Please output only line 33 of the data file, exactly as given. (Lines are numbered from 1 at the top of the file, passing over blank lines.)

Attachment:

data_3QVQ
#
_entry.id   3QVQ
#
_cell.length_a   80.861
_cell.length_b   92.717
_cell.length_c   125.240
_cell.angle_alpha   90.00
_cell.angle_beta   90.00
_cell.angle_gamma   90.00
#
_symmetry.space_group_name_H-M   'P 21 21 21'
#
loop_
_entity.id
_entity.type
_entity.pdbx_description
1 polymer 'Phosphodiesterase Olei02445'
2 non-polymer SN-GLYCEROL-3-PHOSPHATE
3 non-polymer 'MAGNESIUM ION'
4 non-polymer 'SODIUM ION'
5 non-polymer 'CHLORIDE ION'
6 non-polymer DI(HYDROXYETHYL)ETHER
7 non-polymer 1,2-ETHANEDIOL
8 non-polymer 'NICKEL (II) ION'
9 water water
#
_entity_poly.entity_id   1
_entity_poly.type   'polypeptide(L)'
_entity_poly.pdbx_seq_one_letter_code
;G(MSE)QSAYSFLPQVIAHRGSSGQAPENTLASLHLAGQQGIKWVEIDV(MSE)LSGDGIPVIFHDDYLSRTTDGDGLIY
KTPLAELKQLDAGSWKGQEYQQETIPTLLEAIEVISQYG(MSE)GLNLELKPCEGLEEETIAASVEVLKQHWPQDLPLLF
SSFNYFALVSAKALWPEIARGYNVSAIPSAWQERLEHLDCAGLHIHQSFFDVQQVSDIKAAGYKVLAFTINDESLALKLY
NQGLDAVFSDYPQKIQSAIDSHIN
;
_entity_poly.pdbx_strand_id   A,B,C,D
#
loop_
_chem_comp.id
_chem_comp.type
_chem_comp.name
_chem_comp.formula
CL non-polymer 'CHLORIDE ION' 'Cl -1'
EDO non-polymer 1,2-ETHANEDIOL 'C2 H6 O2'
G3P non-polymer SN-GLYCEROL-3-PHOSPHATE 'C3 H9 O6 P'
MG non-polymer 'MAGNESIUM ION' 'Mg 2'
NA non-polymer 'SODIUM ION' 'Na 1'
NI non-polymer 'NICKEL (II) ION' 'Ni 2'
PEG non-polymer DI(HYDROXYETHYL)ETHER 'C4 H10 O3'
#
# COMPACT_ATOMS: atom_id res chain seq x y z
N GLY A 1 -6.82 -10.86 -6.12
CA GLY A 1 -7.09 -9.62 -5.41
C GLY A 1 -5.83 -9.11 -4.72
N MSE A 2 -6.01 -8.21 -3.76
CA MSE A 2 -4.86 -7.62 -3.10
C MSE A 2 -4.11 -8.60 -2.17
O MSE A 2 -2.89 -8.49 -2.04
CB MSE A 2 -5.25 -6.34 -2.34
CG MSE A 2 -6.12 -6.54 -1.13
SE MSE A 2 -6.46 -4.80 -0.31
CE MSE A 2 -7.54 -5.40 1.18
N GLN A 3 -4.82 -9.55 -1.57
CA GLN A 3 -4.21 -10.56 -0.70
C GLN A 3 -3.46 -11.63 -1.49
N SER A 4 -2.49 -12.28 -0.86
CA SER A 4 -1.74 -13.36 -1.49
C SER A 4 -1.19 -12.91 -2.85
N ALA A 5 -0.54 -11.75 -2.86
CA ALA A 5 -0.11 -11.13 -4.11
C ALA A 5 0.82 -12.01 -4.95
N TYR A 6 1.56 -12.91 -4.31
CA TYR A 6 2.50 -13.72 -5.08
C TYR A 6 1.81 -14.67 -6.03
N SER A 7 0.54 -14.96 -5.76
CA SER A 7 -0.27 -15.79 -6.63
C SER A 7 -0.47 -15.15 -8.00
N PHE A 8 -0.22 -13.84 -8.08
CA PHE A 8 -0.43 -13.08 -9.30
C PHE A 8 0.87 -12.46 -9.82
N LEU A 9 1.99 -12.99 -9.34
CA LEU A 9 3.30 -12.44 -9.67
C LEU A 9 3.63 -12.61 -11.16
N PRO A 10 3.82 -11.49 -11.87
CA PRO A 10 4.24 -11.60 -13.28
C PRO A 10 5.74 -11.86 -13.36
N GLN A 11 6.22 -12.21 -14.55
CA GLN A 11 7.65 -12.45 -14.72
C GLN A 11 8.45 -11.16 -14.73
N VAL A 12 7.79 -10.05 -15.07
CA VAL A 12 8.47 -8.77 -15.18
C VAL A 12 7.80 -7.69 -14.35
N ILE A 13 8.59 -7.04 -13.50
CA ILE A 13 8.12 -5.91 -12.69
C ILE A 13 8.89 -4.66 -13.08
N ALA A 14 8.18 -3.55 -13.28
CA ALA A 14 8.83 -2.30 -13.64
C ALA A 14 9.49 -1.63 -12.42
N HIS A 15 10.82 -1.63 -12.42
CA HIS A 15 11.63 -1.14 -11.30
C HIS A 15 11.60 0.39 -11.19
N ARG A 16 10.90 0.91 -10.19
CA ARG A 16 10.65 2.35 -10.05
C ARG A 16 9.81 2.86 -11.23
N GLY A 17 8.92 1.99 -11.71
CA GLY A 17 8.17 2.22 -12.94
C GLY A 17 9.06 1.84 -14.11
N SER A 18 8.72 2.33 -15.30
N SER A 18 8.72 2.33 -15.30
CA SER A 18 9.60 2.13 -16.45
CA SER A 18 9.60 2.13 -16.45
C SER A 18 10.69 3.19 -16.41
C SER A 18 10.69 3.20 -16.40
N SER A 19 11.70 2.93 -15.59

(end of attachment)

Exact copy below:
SSFNYFALVSAKALWPEIARGYNVSAIPSAWQERLEHLDCAGLHIHQSFFDVQQVSDIKAAGYKVLAFTINDESLALKLY